Have you ever wondered how some malware variants are able to delete themselves? A malicious executable is launched on a machine, and once launched in memory, the executable vanishes. This makes malware analysis very hard if no memory dump was taken, as there is seemingly nothing there. We can however use other artefacts to confirm the running of a non-existent file, such as by looking at the Prefetch files, User Assist files and certain registry entries.
The simplest way to delete oneself is to use the self-deleting batch file method. A little known fact about batch files is that they can delete themselves, using the following code: del /F “<own file path>”. Therefore, if you created and executed a batch file during your execution of the malware, once the malware has finished executing, you can get the batch file to delete the malware, and then itself, with the following:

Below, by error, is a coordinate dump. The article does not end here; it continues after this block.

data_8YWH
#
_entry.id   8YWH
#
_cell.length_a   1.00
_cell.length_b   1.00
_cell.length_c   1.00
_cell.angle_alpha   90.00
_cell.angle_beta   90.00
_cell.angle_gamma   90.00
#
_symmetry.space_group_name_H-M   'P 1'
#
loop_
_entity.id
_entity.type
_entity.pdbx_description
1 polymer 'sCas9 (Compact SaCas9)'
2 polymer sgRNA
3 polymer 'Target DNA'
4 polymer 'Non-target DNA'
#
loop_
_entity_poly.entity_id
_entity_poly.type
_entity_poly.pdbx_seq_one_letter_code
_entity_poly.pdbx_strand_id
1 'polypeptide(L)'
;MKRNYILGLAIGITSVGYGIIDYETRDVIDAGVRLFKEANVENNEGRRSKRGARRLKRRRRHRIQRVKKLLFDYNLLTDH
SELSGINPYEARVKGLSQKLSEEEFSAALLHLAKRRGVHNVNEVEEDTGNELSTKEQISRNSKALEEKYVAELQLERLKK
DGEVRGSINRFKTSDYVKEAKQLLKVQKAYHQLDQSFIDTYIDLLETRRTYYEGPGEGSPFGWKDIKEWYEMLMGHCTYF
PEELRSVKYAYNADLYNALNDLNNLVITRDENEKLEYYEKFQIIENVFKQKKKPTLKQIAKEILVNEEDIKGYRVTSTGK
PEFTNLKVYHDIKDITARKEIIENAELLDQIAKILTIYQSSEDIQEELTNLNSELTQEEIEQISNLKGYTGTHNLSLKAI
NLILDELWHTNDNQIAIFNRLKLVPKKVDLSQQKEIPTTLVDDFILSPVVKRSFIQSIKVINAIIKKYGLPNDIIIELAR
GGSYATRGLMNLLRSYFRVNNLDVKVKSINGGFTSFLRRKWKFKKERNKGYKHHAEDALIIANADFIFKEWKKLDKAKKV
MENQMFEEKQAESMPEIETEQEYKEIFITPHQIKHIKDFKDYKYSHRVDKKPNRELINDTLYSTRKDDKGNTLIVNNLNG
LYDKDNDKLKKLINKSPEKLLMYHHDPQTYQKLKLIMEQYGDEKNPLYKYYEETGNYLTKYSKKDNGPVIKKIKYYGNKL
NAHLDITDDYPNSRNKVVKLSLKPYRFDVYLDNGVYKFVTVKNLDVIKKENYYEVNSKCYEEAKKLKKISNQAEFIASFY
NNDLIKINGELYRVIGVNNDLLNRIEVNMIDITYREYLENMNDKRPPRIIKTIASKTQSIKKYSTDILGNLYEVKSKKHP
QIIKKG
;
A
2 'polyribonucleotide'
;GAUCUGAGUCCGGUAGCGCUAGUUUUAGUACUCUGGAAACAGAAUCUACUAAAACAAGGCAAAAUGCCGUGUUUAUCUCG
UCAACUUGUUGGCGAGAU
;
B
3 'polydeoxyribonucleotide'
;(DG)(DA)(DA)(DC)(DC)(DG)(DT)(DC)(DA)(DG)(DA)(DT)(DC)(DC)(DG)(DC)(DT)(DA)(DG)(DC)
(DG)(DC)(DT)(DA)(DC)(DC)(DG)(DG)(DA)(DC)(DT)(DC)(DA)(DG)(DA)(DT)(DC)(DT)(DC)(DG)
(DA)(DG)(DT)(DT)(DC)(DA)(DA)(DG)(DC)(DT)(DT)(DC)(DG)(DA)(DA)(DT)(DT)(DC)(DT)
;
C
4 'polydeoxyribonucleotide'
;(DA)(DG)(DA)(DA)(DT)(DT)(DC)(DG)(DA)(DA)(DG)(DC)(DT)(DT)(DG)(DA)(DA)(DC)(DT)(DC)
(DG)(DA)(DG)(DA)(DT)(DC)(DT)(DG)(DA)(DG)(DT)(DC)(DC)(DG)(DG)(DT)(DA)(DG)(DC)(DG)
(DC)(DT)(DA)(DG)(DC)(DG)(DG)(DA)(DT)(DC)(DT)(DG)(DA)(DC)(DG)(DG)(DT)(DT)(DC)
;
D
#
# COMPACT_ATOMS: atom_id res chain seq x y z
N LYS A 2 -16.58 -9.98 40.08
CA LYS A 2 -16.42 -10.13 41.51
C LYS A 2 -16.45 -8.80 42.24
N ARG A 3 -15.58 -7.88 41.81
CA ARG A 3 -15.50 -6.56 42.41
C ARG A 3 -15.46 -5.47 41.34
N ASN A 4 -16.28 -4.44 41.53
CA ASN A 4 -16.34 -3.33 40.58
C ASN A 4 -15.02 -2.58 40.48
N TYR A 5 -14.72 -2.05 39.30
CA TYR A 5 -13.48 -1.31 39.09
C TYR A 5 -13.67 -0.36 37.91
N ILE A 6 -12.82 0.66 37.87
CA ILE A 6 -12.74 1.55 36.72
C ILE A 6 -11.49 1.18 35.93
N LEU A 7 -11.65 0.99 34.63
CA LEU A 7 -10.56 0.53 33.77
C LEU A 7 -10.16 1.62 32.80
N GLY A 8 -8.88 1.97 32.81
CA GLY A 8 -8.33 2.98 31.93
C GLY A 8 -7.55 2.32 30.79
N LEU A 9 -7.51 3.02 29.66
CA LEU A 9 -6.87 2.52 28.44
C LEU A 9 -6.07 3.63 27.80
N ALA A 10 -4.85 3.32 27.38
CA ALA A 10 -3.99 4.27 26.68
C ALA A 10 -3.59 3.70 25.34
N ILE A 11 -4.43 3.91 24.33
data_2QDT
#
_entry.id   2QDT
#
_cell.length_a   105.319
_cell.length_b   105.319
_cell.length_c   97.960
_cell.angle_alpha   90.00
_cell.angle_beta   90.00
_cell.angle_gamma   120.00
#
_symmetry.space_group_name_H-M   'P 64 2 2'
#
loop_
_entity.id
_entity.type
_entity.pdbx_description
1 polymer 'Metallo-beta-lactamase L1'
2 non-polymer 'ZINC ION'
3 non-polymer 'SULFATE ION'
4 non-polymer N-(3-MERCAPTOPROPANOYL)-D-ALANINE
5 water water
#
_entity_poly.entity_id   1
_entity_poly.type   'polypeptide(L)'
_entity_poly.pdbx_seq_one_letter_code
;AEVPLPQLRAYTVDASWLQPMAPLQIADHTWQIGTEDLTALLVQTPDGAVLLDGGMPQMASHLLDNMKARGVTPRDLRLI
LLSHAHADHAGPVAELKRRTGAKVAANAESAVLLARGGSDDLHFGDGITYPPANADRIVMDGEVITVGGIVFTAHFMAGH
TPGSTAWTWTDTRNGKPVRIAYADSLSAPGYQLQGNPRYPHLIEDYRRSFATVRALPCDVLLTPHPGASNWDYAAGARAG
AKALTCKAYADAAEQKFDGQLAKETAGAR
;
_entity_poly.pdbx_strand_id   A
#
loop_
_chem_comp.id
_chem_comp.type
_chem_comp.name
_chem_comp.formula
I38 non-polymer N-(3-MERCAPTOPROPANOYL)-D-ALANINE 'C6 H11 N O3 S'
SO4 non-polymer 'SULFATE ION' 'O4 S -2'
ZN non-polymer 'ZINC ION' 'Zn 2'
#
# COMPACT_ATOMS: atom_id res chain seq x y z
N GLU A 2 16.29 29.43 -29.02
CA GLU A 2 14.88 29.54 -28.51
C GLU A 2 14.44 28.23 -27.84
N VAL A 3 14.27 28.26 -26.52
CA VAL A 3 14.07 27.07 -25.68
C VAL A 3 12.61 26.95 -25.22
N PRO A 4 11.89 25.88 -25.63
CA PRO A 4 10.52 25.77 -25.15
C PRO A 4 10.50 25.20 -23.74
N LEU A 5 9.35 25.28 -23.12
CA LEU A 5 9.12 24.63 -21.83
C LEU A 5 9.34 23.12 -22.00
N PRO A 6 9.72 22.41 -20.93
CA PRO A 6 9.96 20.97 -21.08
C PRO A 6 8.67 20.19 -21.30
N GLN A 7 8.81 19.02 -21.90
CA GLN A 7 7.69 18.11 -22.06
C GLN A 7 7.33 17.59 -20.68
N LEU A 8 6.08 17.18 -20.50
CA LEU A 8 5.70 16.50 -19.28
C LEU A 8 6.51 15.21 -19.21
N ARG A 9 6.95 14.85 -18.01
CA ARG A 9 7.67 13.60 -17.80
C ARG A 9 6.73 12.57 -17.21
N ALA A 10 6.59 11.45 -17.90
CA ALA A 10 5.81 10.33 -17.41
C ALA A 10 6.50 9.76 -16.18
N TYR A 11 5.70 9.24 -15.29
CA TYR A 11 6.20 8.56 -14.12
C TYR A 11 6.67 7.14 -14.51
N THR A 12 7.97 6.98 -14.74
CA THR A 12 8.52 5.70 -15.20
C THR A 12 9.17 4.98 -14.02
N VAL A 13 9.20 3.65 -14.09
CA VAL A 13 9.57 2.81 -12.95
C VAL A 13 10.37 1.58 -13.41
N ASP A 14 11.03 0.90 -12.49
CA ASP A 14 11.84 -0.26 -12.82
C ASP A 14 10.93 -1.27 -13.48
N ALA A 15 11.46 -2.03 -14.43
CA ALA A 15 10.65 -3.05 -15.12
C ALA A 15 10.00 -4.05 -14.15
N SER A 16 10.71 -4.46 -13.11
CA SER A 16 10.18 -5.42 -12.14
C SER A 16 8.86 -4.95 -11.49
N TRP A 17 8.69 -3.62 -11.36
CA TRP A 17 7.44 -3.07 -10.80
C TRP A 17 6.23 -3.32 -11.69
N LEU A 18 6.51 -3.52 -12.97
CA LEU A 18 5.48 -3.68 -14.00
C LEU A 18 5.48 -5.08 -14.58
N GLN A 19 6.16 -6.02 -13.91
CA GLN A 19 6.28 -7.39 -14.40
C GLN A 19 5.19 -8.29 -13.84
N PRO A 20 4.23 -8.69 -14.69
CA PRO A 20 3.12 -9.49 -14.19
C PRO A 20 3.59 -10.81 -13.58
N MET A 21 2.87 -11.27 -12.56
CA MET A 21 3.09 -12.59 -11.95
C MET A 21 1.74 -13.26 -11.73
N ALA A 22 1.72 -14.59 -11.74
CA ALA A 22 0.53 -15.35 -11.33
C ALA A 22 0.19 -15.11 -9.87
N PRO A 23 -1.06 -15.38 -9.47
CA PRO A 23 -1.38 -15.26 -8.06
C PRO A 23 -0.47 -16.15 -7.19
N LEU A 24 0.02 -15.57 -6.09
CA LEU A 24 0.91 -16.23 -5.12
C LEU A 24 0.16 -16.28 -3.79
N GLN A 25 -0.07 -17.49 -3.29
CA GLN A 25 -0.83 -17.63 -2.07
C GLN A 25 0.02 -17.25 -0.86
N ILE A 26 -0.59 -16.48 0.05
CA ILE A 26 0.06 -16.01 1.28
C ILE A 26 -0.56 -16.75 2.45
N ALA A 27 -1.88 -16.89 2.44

@echo off :d del "<path to executable>" if exist "<path to executable>" goto d del /F "<path to this batch file>"
I created an executable using Python and Py2Exe to demonstrate this behaviour. The code below writes out the batch file commands to a file, and then launches it as another process, and then exits the main executable. It was a little tricky working out how to get Python to create an entirely new process to run the batch file in that was not a child; if it was connected with the parent process then the batch file would exit when the executable exited and therefore never delete the files. I didn’t manage to get Py2Exe to create just one file, so the batch file here also cleans up the other files generated to get the executable to run.
import subprocess, sys file_contents = '''@echo off :d del "malware.exe" del "library.zip" del "python27.dll" if exist "malware.exe" goto d del /F "batch.bat"''' with open('batch.bat', 'w') as output: output.write(file_contents) DETACHED_PROCESS = 0x00000008 p = subprocess.Popen("batch.bat", creationflags=DETACHED_PROCESS | subprocess.CREATE_NEW_PROCESS_GROUP, close_fds=True) sys.exit()